<dd>This command takes as its parameter a number, either 10 or 100,
then configures the port to use that speed. Use of this command
automatically turns off the auto-negotiate feature.
<dt><pre> -dup Port Duplex (half or full)</pre>
<dd>This command takes as its parameter a word, either half or full,
then configures the port to use that duplex setting. Use of this command
automatically turns off the auto-negotiate feature.
</dl>
<a name="power"></a>
<h3>Power Control Commands</h3>
<pre>snmpit [ [-on|-off|-cyc] [-all] | [-&lt;n>] ]</pre>
It is strongly recommended that <a href="power.html">power</a> be used
for controlling the power settings. It has additional features,
including lookup of IP and outlet for the given machine. Please see
the power man page <a href="power.html">here</a>.
<dl>
<dt><pre> -on Turn on outlets</pre>
<dd>This turns on outlets on the power controller at the specified IP
address.
<dt><pre> -off Turn off outlets</pre>
<dd>This turns off outlets on the power controller at the specified IP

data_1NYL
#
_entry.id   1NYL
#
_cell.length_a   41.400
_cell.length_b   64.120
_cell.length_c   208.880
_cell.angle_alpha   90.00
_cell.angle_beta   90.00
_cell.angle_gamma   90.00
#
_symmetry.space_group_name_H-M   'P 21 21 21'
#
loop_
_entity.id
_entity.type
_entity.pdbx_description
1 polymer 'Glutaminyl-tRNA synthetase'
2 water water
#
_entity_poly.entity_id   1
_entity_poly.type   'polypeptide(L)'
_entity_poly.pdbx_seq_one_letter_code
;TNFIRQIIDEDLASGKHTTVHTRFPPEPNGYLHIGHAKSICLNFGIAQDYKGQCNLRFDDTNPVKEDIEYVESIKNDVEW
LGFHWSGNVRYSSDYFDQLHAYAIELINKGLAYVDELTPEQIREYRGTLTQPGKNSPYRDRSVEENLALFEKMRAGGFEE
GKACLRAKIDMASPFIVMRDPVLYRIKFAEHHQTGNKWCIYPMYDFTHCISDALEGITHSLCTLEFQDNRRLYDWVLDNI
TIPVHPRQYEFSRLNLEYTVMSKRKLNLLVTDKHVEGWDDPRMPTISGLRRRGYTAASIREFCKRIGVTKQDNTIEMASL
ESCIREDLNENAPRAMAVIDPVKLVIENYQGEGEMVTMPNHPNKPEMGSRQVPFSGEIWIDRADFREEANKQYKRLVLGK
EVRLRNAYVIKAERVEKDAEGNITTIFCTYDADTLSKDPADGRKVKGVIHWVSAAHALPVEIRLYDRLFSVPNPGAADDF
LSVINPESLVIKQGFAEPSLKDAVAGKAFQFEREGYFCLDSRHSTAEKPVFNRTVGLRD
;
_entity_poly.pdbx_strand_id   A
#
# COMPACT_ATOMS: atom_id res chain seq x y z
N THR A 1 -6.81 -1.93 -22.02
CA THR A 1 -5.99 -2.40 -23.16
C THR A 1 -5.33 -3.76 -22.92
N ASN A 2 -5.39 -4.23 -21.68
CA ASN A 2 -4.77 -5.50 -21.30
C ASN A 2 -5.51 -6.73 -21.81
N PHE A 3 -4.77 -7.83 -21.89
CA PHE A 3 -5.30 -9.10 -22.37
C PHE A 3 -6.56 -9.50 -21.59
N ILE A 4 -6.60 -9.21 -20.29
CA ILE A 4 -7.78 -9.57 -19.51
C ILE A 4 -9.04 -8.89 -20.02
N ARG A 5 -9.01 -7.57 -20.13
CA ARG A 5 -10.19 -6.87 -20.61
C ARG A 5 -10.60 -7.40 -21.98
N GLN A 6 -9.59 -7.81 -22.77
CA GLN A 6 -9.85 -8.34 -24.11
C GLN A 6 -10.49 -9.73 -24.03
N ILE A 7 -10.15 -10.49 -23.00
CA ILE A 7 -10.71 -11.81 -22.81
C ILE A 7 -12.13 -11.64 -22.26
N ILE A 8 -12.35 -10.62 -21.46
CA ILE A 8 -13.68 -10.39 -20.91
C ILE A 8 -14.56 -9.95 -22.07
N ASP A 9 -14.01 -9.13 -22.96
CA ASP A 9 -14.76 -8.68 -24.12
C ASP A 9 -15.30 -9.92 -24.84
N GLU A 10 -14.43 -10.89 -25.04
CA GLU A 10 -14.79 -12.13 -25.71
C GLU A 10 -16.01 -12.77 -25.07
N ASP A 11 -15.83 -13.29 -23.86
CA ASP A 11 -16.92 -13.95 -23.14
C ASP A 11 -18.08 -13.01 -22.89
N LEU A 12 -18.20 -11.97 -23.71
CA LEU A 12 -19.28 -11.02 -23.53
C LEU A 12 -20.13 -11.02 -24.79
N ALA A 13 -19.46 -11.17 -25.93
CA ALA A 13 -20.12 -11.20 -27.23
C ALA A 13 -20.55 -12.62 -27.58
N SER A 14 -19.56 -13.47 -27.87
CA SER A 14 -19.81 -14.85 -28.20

address.
<dt><pre> -cyc Power Cycle outlets</pre>
<dd>This power cycles (reboots) outlets on the power controller at the
specified IP address.
<dt><pre> -all All outlets</pre>
<dd>This causes SnmpIt to operate on all outlets on the power
controller at the specified IP address.
<dt><pre> -(n) Outlet #(n) (n=1-8)</pre>
<dd>This causes SnmpIt to operate on the specified outlet on the power
controller at the specified IP address. Examples of use are
"<tt>-1</tt>", "<tt>-4</tt>", or "<tt>-8</tt>".
</dl>
<address><font size=-1>
SnmpIt was written by Mac Newbold, of the Flux Research Group,
University of Utah Computer Science Dept., in March-April 2000.<br>
Please contact <a href="mailto:newbold@cs.utah.edu">
newbold@cs.utah.edu</a> for further information, including licensing
for use outside of the Utah Testbed, and concerning source code customization
issues.
<p>
SnmpIt &copy; 2000, Mac Newbold, Flux Research Group, Computer Science
Department, University of Utah
</font>
</address>
</body>